Stills ranked top-30 among wide receivers in fantasy points last season but probably didn’t contribute that sort of value to your team. 45 percent of his total fantasy points came in just three of his games, despite not missing a game all year. Stills, like Fuller, found his way onto this chart due to the unique nature of his role (deep-ball specialist). As I wrote here, 48.3 percent of his fantasy points have come on deep targets over the past two seasons, which ranks most among all wide receivers with at least 150 targets over that span. Again, like Fuller, he’s also probably due for some touchdown regression, ranking seventh among wide receivers in receiving touchdowns (15) but 29th in expected touchdowns (9.4) over that stretch. Still, he’s a much better best ball value than Fuller at ADP (WR50).
As high as I am on Jones at ADP this season (No. 14 overall), as I wrote about here, his lack of consistency is a legitimate concern. Jones ranks third among wide receivers in fantasy points over the past two seasons, but just two games (6.9 percent of his total games) make up 19.4 percent of his total fantasy points over this stretch. Without those two games, he’d drop from 17.6 to 15.2 in fantasy points per game.
Among wide receivers, Woods ranked 18th in fantasy points per game but only 29th in targets per game. I suspect this hyper-efficiency is to blame for Woods’ lack of consistency. With Los Angeles trading a first-round pick to acquire Brandin Cooks, the Rams’ receiving corps feels even more muddied now than it already was. That being said, Woods is still a decent value at ADP (WR37), and even outside of best ball leagues.
Hogan is one of my favorite values in current drafts and, as such, I’m willing to make some excuses for him here. If we exclude Hogan’s Week 14 game against Miami last season, which was sandwiched in between seven inactive games, Hogan averaged 13.6 fantasy points per game for New England last season. This is only 0.1 fantasy points per game less than Cooks, who ranked 18th in fantasy points per game. Hogan would then return in time for the postseason and outscore Cooks by 3.6 fantasy points per game during these games. Of course, if we exclude his Week 14, he also ranks much better in coefficient of variation.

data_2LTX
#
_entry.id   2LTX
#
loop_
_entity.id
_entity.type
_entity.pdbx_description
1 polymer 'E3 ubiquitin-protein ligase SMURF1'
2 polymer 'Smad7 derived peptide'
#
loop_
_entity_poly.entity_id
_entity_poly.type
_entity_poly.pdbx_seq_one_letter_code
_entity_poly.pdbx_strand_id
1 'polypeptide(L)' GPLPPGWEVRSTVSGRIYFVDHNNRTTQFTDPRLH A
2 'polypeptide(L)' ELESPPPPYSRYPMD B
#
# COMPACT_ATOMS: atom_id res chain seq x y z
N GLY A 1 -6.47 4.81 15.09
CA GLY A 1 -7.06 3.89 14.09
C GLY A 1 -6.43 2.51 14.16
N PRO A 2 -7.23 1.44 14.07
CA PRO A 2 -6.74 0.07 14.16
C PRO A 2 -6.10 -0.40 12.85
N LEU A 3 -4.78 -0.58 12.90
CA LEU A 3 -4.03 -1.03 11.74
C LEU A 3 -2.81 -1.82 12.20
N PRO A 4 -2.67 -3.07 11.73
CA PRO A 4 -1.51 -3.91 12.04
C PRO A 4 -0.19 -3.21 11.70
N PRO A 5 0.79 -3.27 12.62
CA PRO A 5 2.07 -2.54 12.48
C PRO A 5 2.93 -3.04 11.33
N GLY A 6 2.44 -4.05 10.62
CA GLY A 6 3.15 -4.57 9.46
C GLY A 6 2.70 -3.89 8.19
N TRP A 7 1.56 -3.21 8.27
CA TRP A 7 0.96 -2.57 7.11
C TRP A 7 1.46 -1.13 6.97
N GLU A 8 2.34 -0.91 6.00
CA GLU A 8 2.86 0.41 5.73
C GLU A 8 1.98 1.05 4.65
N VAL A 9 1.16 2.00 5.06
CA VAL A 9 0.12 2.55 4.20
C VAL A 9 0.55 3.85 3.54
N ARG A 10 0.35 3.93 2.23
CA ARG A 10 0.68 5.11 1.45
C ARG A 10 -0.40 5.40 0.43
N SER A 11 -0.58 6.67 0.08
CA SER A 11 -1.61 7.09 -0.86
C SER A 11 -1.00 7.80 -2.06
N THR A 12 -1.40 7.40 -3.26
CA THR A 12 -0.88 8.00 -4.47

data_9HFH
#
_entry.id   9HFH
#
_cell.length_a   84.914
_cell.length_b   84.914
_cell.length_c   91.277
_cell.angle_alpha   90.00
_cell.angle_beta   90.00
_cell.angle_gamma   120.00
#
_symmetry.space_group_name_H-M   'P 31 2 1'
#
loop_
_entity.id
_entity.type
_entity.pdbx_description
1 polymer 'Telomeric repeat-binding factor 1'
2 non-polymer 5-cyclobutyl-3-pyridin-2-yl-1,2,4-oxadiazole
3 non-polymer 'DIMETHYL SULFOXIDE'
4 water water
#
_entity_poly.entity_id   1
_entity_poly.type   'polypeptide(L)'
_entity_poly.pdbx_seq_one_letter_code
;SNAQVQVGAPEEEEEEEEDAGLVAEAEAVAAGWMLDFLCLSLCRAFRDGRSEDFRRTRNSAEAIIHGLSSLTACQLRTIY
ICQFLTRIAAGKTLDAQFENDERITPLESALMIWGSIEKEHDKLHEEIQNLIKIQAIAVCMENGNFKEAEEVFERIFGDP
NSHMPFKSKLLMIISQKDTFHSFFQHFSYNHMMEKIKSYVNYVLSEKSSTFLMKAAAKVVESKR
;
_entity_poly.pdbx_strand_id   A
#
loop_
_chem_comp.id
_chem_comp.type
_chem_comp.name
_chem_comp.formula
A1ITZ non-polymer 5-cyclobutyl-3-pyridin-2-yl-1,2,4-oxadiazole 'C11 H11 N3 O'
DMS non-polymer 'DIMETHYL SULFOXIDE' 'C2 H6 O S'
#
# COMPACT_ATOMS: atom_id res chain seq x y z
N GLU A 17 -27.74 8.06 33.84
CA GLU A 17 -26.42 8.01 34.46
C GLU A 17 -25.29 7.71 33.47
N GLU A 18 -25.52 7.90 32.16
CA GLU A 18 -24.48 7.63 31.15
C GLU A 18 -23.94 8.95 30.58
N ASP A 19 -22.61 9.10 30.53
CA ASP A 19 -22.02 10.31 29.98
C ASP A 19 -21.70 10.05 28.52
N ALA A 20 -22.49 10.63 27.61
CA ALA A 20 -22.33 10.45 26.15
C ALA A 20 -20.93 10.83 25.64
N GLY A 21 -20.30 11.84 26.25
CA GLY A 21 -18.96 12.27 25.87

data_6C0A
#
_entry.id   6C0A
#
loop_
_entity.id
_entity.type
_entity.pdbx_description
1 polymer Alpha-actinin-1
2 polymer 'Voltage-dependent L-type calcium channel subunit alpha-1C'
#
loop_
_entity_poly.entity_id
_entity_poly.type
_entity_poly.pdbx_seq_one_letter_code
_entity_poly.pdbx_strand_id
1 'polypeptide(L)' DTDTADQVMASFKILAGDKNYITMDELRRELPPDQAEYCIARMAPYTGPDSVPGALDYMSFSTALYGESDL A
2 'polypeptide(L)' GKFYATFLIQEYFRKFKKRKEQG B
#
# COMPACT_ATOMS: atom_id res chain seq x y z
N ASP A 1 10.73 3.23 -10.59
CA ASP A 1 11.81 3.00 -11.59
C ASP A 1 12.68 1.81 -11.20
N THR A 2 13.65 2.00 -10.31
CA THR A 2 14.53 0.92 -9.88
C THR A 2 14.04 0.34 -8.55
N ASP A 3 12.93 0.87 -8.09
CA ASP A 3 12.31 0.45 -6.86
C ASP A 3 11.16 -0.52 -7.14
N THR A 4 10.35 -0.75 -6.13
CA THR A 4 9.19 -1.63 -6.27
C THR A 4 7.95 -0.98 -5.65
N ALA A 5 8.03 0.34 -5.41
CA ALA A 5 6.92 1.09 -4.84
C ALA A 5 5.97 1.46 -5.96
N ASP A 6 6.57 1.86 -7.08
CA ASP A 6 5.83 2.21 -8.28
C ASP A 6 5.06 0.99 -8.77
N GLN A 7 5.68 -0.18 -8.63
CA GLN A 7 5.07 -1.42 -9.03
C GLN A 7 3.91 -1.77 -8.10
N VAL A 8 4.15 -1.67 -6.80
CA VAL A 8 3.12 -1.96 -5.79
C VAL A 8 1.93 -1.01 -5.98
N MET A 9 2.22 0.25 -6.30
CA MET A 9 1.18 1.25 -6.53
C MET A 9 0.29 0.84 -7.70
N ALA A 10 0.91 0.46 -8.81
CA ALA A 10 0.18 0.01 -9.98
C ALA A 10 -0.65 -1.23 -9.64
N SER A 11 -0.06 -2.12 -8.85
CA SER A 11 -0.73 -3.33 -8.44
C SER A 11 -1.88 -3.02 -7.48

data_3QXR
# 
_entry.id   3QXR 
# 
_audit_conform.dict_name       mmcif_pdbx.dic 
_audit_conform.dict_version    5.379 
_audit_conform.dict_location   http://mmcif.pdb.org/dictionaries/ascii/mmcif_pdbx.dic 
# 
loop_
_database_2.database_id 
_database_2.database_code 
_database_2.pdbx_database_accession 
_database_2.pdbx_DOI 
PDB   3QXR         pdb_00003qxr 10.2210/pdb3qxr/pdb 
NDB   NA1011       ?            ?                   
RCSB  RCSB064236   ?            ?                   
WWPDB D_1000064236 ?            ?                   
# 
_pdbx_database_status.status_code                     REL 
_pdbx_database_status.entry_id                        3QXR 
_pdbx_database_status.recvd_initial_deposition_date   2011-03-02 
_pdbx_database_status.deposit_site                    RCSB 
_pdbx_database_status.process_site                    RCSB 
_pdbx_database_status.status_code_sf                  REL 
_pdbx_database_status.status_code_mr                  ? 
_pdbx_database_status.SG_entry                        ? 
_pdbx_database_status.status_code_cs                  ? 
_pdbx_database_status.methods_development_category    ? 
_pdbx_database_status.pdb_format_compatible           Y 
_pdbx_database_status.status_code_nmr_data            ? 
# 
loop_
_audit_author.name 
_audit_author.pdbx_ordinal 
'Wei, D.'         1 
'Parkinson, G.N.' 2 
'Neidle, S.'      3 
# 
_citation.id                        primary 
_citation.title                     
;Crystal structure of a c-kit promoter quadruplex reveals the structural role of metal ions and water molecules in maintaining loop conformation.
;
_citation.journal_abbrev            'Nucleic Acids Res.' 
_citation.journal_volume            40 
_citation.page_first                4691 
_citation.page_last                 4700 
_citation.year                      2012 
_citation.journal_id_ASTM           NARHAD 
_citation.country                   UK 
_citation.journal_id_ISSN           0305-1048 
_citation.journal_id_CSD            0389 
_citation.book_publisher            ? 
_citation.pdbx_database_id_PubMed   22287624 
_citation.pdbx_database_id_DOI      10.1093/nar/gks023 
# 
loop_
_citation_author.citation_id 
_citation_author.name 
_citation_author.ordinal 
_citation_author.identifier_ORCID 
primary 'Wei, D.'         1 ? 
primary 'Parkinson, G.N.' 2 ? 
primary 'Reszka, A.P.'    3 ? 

Other notes: I wouldn’t worry too much about someone like Jerick McKinnon’s ranking here. He was used as a game script-sensitive scatback last season but should be used as more of a bell cow next year. … On the other hand, Jordan Howard and Alex Collins are likely to be similarly inconsistent next year, due to game script having the potential to take them out of games (because they aren’t often used in obvious passing situations). … Sterling Shepard’s ranking is likely mostly related to an early exit in Week 5 and an increase in target volume following the injuries to Odell Beckham Jr. and Brandon Marshall. … Similarly, Dion Lewis made this list due to a drastic change in usage following the incompetence of Mike Gillislee and an injury to Rex Burkhead. … I suspect both Michael Crabtree and Jimmy Graham made this chart because they led their respective positions (min. 75 targets) in percentage of fantasy points scored on touchdowns. Of course, this means they’re more volatile on a week-to-week-basis.
For comparison, here were last season’s top-20 most consistent fantasy scorers by coefficient of variation:
I won’t go too in-depth here, but I will note that almost all of these players also ranked highly in consistency of usage, which is a topic we’ll discuss in our next article.
Finally, as a bonus aside, I wanted to look at positional consistency. Looking only at the top-20 highest-scoring players at each position, here’s how each position fared in terms of coefficient of variation. The quarterback position was the most-consistent, followed by wide receivers, then tight ends, and then running backs.